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ACCC takes Google to court, alleging misleading conduct

ACCC takes Google to court, alleging misleading conduct

Changes were also made to the privacy policy

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ACCC chairperson Rod Sims

ACCC chairperson Rod Sims

Australia's competition watchdog has launched Federal Court proceedings against Google LLC over whether the search engine giant gained customer consent to expand usage of their personal information. 

The Australian Competition and Consumer Commission (ACCC) alleges Google misled consumers when it failed to properly inform them and gain their explicit informed consent about its move to combine personal information in consumers’ Google accounts with information about their individual activities on non-Google sites.

Google has flagged that it strongly disagrees with the ACCC's allegations and intends to defend its position.

However, the ACCC alleges that Google began carrying out the practise in in 2016, using its own technology DoubleClick to display ads to users.

This meant this data about users non-Google online activity became linked to their names and other identifying information held by Google. Previously, this information had been kept separately from users Google accounts, meaning the data was not linked to an individual.

Google then used this newly combined information to improve the commercial performance of its advertising businesses, the ACCC said.

Allegations are also being put forward that Google misled consumers with changes to its privacy policy in 2016.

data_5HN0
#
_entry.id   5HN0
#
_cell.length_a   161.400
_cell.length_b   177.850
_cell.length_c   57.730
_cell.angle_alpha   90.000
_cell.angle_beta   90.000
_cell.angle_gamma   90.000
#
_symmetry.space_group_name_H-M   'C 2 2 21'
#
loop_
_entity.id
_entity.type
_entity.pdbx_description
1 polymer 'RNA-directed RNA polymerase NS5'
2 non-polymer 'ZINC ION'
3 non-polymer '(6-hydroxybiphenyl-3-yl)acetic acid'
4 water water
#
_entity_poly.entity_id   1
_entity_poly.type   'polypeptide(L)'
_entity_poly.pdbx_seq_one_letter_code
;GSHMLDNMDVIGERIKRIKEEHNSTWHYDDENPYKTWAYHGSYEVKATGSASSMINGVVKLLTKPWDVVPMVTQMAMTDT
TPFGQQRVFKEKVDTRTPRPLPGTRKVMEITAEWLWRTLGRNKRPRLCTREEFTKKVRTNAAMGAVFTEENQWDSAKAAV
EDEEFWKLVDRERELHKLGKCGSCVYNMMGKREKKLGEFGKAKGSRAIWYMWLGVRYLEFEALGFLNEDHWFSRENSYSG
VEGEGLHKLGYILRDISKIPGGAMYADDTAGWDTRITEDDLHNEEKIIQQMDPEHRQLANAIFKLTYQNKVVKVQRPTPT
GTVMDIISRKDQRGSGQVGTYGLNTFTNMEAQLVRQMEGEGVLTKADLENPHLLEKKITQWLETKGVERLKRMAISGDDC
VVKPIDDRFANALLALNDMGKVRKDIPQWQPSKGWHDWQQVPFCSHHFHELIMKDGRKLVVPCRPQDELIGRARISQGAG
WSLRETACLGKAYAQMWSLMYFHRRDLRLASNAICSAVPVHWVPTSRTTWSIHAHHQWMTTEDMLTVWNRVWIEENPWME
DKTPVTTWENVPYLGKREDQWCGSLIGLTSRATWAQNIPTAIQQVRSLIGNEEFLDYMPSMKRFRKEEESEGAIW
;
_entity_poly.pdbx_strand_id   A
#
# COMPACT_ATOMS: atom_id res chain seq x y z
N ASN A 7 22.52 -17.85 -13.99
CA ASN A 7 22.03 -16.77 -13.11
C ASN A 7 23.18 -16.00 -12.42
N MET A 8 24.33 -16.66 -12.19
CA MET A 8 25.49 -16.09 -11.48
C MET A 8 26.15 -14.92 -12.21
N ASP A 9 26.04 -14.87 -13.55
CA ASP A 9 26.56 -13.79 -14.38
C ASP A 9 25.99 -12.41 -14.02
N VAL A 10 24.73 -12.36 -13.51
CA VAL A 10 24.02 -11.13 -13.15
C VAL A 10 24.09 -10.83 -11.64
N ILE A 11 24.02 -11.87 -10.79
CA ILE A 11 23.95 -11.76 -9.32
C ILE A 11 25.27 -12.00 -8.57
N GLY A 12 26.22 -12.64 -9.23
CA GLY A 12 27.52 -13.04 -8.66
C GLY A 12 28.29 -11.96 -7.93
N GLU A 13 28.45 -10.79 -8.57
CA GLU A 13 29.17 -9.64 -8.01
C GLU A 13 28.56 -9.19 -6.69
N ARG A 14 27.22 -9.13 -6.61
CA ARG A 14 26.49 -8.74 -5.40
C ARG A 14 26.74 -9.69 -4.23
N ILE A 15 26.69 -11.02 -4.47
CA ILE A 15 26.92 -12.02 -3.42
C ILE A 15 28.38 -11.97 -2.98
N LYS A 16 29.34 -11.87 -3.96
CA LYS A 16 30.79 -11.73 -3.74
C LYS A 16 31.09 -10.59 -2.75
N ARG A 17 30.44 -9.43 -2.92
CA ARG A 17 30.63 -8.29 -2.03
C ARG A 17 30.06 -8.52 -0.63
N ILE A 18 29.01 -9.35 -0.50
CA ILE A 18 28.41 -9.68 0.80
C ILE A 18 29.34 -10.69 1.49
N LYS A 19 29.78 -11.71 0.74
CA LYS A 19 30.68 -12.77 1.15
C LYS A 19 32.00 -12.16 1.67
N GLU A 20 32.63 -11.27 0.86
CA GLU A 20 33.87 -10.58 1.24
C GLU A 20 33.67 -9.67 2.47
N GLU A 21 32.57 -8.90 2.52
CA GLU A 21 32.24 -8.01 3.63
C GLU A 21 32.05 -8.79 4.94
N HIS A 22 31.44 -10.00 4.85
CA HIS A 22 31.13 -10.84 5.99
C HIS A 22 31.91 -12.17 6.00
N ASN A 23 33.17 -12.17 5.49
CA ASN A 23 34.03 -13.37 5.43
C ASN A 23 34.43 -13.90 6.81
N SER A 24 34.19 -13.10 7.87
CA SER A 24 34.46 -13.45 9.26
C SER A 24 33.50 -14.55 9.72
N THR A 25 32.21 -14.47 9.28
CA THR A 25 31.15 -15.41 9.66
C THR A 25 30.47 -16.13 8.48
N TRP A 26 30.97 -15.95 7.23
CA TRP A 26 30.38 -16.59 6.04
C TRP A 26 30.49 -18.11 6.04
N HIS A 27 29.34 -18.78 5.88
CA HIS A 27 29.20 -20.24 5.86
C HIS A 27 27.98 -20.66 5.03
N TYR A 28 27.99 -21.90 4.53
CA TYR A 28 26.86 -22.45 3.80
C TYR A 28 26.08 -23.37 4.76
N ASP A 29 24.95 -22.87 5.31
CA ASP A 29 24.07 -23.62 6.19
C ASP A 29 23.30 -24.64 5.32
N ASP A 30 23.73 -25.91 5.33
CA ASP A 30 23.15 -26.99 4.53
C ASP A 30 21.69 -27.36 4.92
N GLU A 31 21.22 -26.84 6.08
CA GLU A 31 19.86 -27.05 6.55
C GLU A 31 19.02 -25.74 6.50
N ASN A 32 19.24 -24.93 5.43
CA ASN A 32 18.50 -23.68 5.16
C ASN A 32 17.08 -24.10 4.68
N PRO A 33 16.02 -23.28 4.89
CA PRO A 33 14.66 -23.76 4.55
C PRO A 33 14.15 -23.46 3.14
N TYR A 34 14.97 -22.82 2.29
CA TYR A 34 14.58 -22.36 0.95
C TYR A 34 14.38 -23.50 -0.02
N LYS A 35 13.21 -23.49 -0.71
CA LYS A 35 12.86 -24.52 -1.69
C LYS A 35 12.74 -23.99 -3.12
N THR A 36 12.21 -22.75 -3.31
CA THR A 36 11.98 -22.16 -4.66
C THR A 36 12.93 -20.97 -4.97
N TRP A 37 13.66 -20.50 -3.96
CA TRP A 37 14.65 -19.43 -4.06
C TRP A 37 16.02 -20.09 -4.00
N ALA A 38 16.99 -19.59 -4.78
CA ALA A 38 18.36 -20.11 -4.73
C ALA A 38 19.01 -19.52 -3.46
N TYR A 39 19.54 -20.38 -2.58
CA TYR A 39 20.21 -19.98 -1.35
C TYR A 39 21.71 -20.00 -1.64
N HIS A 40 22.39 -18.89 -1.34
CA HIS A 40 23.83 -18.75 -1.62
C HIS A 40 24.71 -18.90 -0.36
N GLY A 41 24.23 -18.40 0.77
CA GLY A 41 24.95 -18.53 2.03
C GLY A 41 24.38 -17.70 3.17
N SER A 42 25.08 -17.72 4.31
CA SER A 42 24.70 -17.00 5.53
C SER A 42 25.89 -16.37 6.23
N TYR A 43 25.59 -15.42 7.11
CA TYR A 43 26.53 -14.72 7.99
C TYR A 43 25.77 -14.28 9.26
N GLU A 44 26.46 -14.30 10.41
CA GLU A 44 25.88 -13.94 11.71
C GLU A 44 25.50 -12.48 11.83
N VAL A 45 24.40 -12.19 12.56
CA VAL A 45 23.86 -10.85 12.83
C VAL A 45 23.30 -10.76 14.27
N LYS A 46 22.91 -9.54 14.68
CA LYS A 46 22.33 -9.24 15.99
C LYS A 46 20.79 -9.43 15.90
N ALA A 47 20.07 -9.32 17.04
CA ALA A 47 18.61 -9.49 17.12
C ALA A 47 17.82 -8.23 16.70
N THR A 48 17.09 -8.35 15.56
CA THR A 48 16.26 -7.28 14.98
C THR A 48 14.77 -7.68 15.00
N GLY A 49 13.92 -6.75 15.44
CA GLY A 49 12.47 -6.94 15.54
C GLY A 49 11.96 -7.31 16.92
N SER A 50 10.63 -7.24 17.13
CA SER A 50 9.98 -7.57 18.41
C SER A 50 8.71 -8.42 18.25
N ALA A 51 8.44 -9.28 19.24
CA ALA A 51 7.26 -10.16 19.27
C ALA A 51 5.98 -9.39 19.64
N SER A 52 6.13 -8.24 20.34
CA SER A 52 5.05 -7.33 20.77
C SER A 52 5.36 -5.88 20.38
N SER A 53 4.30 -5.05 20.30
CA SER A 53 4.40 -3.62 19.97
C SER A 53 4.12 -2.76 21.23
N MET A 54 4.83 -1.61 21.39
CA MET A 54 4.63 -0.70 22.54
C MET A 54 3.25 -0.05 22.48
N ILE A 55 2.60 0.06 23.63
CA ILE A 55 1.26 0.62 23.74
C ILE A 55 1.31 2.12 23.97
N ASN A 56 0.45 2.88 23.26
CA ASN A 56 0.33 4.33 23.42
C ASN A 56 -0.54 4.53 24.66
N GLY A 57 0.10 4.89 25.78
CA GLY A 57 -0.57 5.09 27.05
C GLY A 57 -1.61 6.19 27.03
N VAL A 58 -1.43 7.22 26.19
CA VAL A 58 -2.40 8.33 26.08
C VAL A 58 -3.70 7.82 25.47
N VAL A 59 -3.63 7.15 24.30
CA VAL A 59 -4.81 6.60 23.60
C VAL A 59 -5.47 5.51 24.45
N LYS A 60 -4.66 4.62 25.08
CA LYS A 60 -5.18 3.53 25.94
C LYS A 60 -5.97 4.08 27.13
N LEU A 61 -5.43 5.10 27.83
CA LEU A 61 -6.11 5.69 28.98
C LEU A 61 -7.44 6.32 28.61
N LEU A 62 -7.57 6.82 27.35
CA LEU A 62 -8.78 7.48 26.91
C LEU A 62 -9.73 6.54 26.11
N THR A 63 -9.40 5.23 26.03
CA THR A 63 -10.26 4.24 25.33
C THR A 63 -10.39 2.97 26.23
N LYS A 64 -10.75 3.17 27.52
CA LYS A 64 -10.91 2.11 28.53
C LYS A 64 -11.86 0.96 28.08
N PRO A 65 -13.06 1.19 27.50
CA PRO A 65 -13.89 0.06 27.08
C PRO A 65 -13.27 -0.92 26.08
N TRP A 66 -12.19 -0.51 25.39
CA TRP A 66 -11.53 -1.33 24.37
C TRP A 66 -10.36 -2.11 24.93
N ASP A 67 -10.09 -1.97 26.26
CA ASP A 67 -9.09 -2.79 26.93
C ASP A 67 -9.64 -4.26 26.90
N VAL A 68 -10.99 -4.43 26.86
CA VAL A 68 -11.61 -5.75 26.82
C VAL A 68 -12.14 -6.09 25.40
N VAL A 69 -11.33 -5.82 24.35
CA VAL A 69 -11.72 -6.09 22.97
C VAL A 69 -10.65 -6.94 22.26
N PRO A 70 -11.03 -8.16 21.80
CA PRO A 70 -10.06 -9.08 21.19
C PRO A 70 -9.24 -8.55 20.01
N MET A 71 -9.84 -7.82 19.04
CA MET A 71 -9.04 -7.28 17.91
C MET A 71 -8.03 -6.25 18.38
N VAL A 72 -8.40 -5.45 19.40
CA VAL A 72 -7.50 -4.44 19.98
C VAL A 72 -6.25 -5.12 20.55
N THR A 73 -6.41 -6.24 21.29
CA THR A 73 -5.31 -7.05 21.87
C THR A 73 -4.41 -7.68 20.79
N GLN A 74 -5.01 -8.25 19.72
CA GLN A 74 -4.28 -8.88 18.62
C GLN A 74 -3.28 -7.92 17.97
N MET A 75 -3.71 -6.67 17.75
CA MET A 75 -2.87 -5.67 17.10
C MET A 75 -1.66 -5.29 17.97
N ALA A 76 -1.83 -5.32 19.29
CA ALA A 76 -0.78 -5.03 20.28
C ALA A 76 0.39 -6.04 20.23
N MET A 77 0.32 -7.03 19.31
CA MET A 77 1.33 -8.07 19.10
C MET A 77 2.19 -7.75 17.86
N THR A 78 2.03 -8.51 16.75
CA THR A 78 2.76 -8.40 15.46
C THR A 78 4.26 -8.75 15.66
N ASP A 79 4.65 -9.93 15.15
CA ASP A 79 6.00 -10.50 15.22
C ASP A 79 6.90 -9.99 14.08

“We are taking this action because we consider Google misled Australian consumers about what it planned to do with large amounts of their personal information, including internet activity on websites not connected to Google,” ACCC Chair Rod Sims said.

“Google significantly increased the scope of information it collected about consumers on a personally identifiable basis. This included potentially very sensitive and private information about their activities on third party websites. It then used this information to serve up highly targeted advertisements without consumers’ express informed consent.

“We allege that Google did not obtain explicit consent from consumers to take this step. The use of this new combined information allowed Google to increase significantly the value of its advertising products, from which it generated much higher profits.”

Additionally, Sims said the ACCC considers that consumers effectively pay for Google’s services with their data, so this change introduced by Google increased the “price” of Google’s services without consumers’ knowledge.

From 28 June 2016 until at least December 2018, Google account holders were prompted to click “I agree” to a pop-up notification from Google that purported to explain how it planned to combine their data and sought the consumers’ consent for this.

The notification also stated: “More information will be available in your Google Account making it easier for you to review and control”; and “Google will use this information to make ads across the web more relevant for you.”

Before June 2016, Google only collected and used, for advertising purposes, personally identifiable information about Google account users’ activities on Google owned services and apps like Google Search and YouTube.